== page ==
Volume 8 Number 9 - September 8, 2010

If you know a company — customer, supplier, friend, or your own — that could benefit
from improved operations, from improved operations, let us know.
Your best interest is our best interest.

The Finish Strong® monthly e-newsletter is for business leaders who recognize Operations as a strategic function that creates competitive advantage, profitability and brand loyalty to the marketplace.

The "bell curve" represents the skill and potential levels of the employee base for most companies. Microsoft tries to hire from the right side of the "hiring pool" bell curve, but nonetheless has a bell curve within its employee base. Not all bright valuable employees will reach the top; not all of them will move up the organizational chart to that Director, VP, or Manager level that so many covet. Yet you want to keep those high performers energized and working in your company.

I have seen companies promote out of loyalty rather than " fit;" create and fill higher level positions without describing the gap in skill sets or experience that required an external selection; and leave titles unchanged and undervalued despite greatly increased responsibilities. Any of these actions can communicate unintended messages that cause good people to leave.

The Production Manager (for example) of a $100MM company is a very different job than that of a $20MM company. A failure by company leadership to specifically acknowledge that fact may result in an employee who believes he hasn't succeeded because his title hasn't changed. Or that his employer is abusing him by still paying him in accordance with the $20MM level. Or that since he has the title he must be doing the job. None of these are healthy.

In a family-owned and operated business, can you hire the top notch leader you want if he knows that only "blood" will reach the top? Recruiting may specifically address the growth in responsibilities and pay that will come with company success, regardless of last name. Better to find the right person than the opportunistic one who becomes bitter and leaves at his first opportunity.

Management loses credibility when a perceived incompetent is promoted. If a person appears unqualified on technical expertise, emphasize the desired skill sets he brings and how they support success in the role.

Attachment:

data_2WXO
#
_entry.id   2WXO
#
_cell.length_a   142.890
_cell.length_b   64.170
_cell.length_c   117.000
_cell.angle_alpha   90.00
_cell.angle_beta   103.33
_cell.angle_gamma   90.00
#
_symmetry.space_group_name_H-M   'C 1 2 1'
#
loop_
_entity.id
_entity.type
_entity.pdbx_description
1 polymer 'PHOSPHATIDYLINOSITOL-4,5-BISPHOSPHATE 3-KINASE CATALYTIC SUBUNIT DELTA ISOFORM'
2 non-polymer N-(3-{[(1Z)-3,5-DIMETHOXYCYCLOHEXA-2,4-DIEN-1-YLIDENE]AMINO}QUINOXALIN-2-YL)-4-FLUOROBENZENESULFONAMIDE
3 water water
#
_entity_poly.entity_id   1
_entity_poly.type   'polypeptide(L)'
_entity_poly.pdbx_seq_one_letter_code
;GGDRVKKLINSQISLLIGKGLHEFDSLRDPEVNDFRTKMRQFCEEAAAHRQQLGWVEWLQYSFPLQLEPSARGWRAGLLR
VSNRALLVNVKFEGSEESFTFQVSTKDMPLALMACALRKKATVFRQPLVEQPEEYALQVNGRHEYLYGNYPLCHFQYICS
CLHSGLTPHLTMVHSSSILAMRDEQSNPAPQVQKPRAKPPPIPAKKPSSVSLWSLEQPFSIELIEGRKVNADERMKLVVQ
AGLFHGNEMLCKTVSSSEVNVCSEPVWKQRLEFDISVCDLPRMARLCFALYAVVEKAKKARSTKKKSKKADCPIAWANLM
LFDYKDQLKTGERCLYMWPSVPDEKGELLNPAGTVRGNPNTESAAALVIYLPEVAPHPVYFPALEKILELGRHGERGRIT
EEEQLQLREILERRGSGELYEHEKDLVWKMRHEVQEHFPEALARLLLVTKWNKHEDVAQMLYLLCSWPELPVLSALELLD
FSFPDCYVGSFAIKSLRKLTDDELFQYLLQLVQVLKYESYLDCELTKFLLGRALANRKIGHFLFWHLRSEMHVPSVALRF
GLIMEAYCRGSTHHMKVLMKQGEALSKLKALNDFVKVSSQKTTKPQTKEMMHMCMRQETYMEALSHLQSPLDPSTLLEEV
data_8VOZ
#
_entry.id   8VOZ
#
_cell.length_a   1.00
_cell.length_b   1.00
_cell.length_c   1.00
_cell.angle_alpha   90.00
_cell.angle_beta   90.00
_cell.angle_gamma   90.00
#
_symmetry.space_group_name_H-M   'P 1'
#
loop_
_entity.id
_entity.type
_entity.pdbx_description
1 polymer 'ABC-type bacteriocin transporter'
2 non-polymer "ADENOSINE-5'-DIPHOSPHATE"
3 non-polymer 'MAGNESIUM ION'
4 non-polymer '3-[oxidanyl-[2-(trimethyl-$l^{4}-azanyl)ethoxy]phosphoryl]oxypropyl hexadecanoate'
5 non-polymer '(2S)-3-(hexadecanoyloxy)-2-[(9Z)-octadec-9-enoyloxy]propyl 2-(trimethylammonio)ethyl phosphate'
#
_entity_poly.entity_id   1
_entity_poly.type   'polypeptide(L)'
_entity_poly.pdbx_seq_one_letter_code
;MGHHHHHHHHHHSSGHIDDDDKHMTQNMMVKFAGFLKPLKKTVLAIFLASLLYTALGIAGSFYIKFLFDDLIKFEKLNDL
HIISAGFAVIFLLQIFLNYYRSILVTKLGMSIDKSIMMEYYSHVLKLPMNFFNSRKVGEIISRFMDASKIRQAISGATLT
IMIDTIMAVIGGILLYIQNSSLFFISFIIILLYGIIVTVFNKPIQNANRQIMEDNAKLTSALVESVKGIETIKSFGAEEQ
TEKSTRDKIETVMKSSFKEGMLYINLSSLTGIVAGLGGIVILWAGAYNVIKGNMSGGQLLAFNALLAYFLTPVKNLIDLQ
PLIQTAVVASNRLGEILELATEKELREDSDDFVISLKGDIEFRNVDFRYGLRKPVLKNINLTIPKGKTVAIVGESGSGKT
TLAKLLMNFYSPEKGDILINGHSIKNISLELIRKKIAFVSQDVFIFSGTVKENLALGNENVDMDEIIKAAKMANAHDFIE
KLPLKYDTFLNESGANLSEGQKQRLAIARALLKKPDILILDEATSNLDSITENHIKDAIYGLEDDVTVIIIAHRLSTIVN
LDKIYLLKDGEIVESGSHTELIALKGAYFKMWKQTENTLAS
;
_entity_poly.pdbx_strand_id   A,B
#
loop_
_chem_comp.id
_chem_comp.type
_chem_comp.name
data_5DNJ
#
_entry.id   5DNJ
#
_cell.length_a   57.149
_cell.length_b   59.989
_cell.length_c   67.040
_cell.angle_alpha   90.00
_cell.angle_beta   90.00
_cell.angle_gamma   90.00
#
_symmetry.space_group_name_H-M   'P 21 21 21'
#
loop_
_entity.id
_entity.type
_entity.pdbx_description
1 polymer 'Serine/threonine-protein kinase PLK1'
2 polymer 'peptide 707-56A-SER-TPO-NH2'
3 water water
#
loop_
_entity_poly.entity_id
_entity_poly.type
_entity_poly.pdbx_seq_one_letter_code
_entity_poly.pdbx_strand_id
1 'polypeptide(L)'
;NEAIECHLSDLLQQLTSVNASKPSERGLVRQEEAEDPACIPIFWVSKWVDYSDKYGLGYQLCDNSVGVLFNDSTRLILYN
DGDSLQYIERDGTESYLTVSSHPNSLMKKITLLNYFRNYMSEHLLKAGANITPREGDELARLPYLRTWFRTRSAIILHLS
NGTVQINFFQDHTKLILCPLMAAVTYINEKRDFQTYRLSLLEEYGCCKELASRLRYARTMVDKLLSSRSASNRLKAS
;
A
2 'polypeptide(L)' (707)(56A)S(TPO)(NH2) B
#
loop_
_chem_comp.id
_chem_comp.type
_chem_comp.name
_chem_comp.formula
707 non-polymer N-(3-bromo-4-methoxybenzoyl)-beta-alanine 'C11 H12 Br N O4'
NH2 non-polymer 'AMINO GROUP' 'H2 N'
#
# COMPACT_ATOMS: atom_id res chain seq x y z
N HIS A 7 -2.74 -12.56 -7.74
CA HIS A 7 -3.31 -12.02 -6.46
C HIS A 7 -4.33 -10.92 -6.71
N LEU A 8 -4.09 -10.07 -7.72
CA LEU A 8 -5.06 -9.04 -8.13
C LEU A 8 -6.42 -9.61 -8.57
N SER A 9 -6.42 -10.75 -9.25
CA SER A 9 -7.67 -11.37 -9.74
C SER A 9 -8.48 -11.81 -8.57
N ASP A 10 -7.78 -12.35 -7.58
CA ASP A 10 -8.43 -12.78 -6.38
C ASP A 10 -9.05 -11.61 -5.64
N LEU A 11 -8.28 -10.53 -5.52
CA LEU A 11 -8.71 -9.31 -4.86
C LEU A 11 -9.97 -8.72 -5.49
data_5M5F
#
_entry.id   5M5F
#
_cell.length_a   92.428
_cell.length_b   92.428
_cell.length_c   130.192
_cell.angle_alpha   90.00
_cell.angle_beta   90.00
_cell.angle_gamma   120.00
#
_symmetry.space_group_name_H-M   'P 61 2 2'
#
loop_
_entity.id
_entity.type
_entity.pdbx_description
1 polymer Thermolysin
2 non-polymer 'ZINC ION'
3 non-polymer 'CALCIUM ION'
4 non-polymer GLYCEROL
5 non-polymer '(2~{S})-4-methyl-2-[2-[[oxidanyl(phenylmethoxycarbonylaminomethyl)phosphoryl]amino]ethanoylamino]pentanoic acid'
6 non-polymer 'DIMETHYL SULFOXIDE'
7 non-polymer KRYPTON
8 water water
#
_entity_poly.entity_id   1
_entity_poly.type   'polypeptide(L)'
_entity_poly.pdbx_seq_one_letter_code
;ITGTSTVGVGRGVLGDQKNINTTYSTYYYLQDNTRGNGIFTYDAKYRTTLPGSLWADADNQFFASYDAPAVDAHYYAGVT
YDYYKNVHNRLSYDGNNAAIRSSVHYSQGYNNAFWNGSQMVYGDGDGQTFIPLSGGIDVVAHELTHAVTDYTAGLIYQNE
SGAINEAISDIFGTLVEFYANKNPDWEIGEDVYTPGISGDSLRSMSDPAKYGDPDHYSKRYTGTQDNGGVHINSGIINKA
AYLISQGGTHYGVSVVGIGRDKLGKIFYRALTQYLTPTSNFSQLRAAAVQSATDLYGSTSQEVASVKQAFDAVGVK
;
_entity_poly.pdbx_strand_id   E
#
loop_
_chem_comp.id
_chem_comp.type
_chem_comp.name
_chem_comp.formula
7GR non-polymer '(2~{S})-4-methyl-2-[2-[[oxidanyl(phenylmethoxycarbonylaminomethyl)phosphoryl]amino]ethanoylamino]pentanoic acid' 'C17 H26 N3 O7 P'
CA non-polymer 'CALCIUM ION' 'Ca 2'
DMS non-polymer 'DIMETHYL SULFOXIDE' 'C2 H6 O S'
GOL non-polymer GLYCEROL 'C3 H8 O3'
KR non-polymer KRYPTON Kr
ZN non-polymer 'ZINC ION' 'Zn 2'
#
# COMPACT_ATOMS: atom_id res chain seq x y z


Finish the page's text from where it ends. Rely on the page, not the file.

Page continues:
Look at your team to identify those who are important to ongoing company success. Ask about their goals, discuss how that fits into current and anticipated business needs as well as their potential to get there, and define a plan that meets the needs of all. It's easy to be too busy managing your team to grow and respect them.

A Cleveland-based company, that requests anonymity, has experienced the recent recession along with most manufacturers. While sales have returned to prior levels, the company has rational concerns about the economic outlook.

Despite that uneasiness, the company's owner chose to use part of profits since the recovery to make every employee whole. Every person who took a pay cut or was furloughed was given money to make up what was lost.

Sounds to me like that owner truly does believe that his employees are his most important resource!



Gary Mintchell, Editor in Chief of Automation World, recently interviewed Rebecca Morgan to get her thoughts on manufacturing and operations strategy. To link to the article, click here.


The Starting Pistol
Al Holaday (VP, Whirlpool Corp):
"Every one can pretty much duplicate the manufacturing process. What I can't do is duplicate the experienced work force."

The Tape
Rebecca Morgan:
"...so increasing the knowledge and productivity of employees can provide competitive advantage that low-wage countries cannot copy."


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